Based on this observer’s complaint, the senior folks might build a perception too and decide to take punitive action against the people who were merely debating a topic related to their work.

So, while perception is not reality, it may manipulate the reality. Unless one seriously pays attention, find all facts about a situation and critically examine them, perception may turn into a belief.

As managers, leaders, parents or friends, it is our responsibility that we learn about our perceptions and do not let them affect our perspective merely through quick judgement.

That is not easy, but at least we can try.

The Problem of Overthinking Problems

The Problem of Overthinking Problems

People inadvertently overthink problems.

I lead some large (MM$) initiatives with sizable teams. One thing that I’ve observed, and have been observing for a while which has been consistent is that people spend way too much time over-thinking problems and solutions. Why do they do that? You might have read about Occam’s (or Ockham’s) razor. This principle explains that there should not be more options than necessary. In simpler terms, things should not be blown out of proportion. Occam’s razor – Wikipedia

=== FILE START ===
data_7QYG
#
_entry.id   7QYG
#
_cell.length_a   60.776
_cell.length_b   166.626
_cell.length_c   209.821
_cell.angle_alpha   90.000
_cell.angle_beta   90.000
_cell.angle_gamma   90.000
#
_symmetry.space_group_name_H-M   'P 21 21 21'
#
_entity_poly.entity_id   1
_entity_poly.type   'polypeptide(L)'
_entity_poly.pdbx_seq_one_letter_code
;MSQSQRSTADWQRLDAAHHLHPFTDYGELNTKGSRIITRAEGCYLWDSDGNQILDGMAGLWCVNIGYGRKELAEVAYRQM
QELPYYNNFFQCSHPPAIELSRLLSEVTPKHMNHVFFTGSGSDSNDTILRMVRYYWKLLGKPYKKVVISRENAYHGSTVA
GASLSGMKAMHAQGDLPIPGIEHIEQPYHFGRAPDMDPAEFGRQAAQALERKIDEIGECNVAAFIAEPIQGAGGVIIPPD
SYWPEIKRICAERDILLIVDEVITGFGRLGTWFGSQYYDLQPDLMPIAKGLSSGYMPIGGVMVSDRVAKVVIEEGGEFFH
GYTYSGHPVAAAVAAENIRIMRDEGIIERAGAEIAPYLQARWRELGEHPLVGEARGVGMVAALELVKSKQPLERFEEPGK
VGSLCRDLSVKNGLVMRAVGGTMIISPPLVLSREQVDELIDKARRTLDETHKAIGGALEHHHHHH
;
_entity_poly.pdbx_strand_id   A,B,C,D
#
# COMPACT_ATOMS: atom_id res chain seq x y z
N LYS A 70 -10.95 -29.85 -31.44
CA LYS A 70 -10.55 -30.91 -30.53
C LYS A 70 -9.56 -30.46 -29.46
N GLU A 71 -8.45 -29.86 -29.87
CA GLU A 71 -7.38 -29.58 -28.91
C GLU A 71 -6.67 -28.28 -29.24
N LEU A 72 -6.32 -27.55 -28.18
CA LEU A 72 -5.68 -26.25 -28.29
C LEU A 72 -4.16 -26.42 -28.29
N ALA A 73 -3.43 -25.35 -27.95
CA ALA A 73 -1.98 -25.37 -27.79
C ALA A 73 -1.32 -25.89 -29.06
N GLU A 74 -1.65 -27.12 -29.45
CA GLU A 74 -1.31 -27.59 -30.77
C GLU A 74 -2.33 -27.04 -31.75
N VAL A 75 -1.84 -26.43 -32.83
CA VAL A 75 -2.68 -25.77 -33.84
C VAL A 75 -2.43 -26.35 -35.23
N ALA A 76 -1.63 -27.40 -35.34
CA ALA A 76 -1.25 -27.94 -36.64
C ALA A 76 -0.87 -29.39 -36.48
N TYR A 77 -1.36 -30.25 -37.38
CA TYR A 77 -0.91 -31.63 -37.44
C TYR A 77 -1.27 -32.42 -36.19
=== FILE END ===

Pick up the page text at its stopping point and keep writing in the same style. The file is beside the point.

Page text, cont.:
So why do people (and teams in organisations) overthink problems? Here are few things that I’ve noticed.
Ownership and Accountability: Sometimes teams don’t take ownership to avoid accountability. That is, they respond slow and hope someone else will take ownership. Sounds like culture issues, right?